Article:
Thursday, October 20, 2011

:REVIEW: Ape House by Sara Gruen

I just finished reading Ape House: A Novel by Sara Gruen a couple weeks ago.

Although I didn't post a complete review, I did list Gruen's Water for Elephants: A Novel as one of my favorite reads of 2009.

Sam, Bonzi, Lola, Mbongo, Jelani, and Makena are no ordinary apes. These bonobos, like others of their species, are capable of reason and carrying on deep relationships—but unlike most bonobos, they also know American Sign Language.

Isabel Duncan, a scientist at the Great Ape Language Lab, doesn’t understand people, but animals she gets—especially the bonobos. Isabel feels more comfortable in their world than she’s ever felt among humans . . . until she meets John Thigpen, a very married reporter who braves the ever-present animal rights protesters outside the lab to see what’s really going on inside.

When an explosion rocks the lab, severely injuring Isabel and “liberating” the apes, John’s human interest piece turns into the story of a lifetime, one he’ll risk his career and his marriage to follow. Then a reality TV show featuring the missing apes debuts under mysterious circumstances, and it immediately becomes the biggest—and unlikeliest—phenomenon in the history of modern media. Millions of fans are glued to their screens watching the apes order greasy take-out, have generous amounts of sex, and sign for Isabel to come get them. Now, to save her family of apes from this parody of human life, Isabel must connect with her own kind, including John, a green-haired vegan, and a retired porn star with her own agenda.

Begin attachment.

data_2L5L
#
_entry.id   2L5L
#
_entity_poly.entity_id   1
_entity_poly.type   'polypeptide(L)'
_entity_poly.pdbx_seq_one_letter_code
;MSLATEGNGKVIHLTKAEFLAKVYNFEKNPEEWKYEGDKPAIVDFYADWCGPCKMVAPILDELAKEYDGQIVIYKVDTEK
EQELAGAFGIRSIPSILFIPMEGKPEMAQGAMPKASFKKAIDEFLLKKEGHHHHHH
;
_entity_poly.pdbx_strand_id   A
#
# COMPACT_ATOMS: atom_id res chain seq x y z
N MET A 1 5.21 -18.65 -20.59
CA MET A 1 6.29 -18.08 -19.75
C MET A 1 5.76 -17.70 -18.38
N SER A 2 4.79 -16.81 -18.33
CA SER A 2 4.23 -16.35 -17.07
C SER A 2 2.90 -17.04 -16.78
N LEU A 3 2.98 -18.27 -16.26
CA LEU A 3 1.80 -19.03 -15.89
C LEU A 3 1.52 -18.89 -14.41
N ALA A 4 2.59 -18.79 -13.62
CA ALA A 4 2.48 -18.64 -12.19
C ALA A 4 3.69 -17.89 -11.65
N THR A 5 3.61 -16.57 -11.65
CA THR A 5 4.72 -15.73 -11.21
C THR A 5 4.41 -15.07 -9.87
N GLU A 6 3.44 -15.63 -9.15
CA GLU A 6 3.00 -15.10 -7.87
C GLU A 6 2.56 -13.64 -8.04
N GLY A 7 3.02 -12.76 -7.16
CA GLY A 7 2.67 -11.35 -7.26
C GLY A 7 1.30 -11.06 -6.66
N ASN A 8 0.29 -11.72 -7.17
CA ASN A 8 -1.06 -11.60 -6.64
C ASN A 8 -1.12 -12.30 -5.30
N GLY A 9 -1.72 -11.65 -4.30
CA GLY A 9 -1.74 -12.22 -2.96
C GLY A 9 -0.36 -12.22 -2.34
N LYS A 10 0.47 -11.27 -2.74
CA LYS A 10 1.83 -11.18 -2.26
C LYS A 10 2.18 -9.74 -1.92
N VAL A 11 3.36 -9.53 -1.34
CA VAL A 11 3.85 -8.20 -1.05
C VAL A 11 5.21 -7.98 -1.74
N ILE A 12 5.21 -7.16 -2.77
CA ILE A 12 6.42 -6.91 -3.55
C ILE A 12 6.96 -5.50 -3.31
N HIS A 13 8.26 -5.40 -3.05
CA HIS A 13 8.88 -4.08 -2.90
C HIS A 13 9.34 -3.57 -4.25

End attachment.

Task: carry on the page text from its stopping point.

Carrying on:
Ape House delivers great entertainment, but it also opens the animal world to us in ways few novels have done, securing Sara Gruen’s place as a master storyteller who allows us to see ourselves as we never have before.

What I thought:
I LOVED Water for Elephants and honestly, was looking forward to reading Ape House. Same should be just as good, if not better, right?

Not right. And now that I've read a few reviews from others, it seems I'm not the only one who was more than a little disappointed. 

I'm sure that Gruen was trying to keep the plot line moving with all her twists and turns, but it all ended up feeling trite and some of the 'coincidences' that she used to connect characters (like a contrived paternity plot that was just silly from the start) were just TOO forced. Nothing seemed to develop naturally.

If the characters weren't totally and completely cliche (the monstrous mother-in-law, the Russian prostitute, the rebellious college intern), they completely whiny and inconsistent - or consistently whiny - like John and his wife, Amanda.

The ONLY parts of the book that I honestly enjoyed featured the bonobos. This is one area where you could tell the author had done her homework. I had not been aware of the Great Ape Trust and the amazing things that are going on there. It's actually not even that far away from where I live (about 5 hours). 

I only wish she would have given the rest of her characters the same attention and took a little more time to make her plot lines a bit more believable.

I have higher hopes for the book I just started...hopefully this one's a winner.


The Kitchen House: A Novel by Kathleen Grissom
:REVIEW: Ape House by Sara GruenSocialTwist Tell-a-Friend